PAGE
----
Much of the food that we eat, such as meat, milk, cheese and eggs, comes from farm animals.
In Europe, the most common farm animals are pigs, cattle and calves, chickens and laying hens, sheep and goats. The quality of the food that these animals produce depends a lot on the quality of life that they have.
Their health and welfare must be respected.
Animal welfare relates to how happy, healthy and comfortable an animal is in its daily life.
European citizens are very concerned about the welfare of animals. They know that animals are sentient beings (picture 1), which means that they have feelings and needs. European rules are in place to make sure that the health and welfare of animals are respected.
These rules are based on the "Five Freedoms", which focus on the needs of the animals.
The Five Freedoms are:
- Freedom from thirst, hunger and malnutrition
- Freedom from discomfort (picture 2)
- Freedom from pain, injury and disease
- Freedom to express normal behaviour (picture 3)
- Freedom from fear and distress (picture 4)
These Five Freedoms are known worldwide.
Animals are sentient beings
Animals are very sensitive and they have needs similar to ours:
- Just like you, animals need good, nourishing food and fresh, clean water. For example a calf needs hay and food containing the proper minerals to be healthy.
- They need suitable shelter and a comfortable resting area, where, for example, they have access to clean litter. Like humans, animals suffer when they are uncomfortable.
- If they are injured or ill, animals feel pain just as you do, and so they should be examined and treated by the veterinarian.
- They need space and contact with other animals in order to play and behave naturally. For example a laying hen needs litter to peck or straw to build its own nest, while pigs need straw to rummage in.
- When they find themselves in a strange place where they have never been, animals can feel fear, just like you.
Some needs are the same for all animals and some needs are different depending on the species or breed. For example, a calf needs more water than a lamb and a meat-producing chicken (broiler) grows up quicker than a hen which lays eggs.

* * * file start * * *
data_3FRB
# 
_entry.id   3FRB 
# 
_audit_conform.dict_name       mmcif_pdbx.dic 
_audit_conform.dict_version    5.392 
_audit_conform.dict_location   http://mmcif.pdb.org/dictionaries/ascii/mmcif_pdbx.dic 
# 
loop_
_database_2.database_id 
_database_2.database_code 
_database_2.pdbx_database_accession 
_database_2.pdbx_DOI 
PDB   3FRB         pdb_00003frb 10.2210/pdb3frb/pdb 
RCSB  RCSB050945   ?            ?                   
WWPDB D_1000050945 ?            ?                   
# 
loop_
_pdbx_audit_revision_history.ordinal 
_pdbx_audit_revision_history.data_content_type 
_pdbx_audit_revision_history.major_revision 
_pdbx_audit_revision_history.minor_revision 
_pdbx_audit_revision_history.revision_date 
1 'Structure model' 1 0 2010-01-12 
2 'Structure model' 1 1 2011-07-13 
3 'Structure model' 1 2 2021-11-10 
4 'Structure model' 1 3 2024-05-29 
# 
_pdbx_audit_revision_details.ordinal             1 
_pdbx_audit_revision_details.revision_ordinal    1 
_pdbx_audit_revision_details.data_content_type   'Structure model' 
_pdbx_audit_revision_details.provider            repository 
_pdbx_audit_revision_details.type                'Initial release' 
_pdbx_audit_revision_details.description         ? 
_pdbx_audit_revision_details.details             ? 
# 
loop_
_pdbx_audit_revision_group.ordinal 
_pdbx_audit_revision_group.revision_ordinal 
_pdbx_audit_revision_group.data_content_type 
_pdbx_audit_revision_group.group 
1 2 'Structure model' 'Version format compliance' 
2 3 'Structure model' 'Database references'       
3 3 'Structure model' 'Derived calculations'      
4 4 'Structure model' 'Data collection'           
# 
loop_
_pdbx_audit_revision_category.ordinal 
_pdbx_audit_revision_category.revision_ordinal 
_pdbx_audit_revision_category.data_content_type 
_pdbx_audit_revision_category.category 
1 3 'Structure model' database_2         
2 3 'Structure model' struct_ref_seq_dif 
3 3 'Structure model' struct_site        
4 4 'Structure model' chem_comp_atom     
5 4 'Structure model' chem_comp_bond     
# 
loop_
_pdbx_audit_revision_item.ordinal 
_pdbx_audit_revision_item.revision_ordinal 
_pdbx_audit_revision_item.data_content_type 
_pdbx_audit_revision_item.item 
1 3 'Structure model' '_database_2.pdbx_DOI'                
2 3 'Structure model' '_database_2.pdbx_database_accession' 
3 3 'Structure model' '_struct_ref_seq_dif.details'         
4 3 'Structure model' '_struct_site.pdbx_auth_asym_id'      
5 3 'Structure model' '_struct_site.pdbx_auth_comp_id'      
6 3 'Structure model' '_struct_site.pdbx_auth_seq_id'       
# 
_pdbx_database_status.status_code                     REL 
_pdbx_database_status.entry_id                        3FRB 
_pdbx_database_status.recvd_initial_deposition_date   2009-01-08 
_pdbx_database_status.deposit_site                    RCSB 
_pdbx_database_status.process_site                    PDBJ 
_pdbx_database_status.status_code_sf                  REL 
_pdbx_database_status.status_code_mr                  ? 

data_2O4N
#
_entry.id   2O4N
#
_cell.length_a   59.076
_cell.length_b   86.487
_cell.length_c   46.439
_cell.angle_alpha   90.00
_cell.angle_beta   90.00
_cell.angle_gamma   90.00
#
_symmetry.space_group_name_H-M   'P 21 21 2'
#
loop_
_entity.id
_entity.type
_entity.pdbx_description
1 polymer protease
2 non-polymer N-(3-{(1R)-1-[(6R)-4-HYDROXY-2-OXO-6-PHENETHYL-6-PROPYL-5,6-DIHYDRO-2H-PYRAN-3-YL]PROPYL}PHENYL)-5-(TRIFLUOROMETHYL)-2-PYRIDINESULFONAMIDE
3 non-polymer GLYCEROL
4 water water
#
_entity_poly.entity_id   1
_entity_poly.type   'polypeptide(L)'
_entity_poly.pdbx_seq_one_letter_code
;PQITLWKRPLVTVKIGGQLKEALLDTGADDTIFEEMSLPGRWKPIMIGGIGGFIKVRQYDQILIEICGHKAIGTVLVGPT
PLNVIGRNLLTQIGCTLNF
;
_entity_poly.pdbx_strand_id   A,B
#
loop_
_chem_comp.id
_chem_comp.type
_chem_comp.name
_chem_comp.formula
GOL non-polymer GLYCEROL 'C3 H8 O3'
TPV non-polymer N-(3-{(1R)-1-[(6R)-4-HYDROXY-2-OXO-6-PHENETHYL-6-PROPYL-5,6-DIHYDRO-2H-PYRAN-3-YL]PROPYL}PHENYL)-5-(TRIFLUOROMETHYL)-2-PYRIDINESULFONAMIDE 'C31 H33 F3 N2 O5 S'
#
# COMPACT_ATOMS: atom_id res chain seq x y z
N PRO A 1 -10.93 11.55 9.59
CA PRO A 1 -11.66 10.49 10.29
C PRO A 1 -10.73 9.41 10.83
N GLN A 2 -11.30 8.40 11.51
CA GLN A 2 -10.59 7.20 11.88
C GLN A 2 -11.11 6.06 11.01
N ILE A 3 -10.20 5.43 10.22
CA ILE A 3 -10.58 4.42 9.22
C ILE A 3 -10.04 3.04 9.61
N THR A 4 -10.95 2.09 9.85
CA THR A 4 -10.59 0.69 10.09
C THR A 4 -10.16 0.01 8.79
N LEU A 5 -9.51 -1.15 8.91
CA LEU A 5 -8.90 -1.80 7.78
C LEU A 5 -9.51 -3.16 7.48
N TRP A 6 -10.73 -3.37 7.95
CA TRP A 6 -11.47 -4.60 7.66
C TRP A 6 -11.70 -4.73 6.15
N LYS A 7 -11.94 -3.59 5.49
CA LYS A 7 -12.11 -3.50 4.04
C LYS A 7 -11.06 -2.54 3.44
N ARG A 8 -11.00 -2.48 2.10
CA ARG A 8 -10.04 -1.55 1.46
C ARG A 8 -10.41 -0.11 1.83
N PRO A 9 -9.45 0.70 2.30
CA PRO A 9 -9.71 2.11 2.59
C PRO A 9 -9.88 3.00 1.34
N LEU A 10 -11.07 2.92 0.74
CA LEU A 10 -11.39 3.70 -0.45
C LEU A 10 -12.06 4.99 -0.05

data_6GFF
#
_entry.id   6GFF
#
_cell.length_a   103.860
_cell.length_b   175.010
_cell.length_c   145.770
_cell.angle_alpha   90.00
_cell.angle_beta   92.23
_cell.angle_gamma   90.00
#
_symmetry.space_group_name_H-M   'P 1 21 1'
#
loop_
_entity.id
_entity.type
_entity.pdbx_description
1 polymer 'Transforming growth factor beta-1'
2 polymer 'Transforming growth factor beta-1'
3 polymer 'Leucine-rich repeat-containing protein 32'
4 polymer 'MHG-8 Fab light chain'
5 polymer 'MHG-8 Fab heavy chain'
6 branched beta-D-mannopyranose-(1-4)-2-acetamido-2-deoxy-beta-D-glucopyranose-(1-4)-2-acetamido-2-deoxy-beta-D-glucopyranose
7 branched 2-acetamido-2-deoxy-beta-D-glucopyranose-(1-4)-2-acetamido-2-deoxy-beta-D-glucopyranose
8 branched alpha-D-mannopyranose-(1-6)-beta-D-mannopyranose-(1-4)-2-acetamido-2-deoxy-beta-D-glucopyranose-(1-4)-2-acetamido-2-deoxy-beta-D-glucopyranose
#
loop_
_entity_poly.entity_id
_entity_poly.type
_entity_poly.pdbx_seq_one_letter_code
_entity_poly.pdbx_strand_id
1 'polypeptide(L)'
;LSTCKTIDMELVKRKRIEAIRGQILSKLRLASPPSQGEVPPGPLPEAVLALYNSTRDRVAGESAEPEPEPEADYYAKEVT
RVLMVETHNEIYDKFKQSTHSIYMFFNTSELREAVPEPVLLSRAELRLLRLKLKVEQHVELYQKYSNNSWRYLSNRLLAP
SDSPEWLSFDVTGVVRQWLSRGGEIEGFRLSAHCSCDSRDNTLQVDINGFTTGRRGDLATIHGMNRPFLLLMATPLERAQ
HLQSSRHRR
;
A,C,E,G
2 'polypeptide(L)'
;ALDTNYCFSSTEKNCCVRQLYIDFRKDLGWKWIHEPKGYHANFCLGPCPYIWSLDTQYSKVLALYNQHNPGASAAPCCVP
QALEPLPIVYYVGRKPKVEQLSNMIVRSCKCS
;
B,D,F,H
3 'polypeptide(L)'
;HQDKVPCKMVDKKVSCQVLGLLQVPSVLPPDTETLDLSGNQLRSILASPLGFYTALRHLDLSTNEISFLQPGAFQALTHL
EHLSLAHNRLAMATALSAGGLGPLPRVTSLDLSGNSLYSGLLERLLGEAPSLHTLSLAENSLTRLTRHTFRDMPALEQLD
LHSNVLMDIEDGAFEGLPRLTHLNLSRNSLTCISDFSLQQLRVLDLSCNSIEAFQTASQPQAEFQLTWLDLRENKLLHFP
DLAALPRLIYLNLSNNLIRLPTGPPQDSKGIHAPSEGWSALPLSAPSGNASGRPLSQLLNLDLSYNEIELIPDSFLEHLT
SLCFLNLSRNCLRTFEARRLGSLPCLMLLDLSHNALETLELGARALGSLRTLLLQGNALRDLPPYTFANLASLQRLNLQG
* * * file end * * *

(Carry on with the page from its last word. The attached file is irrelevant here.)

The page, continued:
The European Union (EU) has a set of animal welfare rules that cover such things as the conditions of a pigsty, how much air and light laying hens need and how often a keeper must check on their animals.
Animals reared to produce meat are transported to the abattoir at some point. The EU also has rules to make any journey an animal takes as comfortable as possible. Furthermore, when animals are being killed, they must be treated in a way that does not cause them avoidable fear or distress.
Once the food produced from the animal reaches the supermarket, it carries a label indicating in certain cases how the animal was reared. This can often help consumers to see if the welfare of the animal was respected on the farm. For example, the label "free range" on eggs means that they come from hens which are able to go outdoors.
If you are informed about how food from animals is produced and you are aware of how animals should be properly farmed, then you can recognise and choose animal-friendly products when buying food.
On this virtual farm you will find pigs, laying hens, chickens, cattle and calves. You will learn about their life cycles, their needs and the food they produce.
Here you have a chance to try rearing farm animals in an animal-welfare-friendly way.
As you play the game, you will discover by clicking on the "The life of animals" button a series of clues that will help you to ensure a good level of animal welfare!
Remember that "animals are sentient beings" and the best farmers show total respect for their animals.
So, let's enter the farm and become a good farmer….And remember: "Respect, health and quality make for a happy farm!"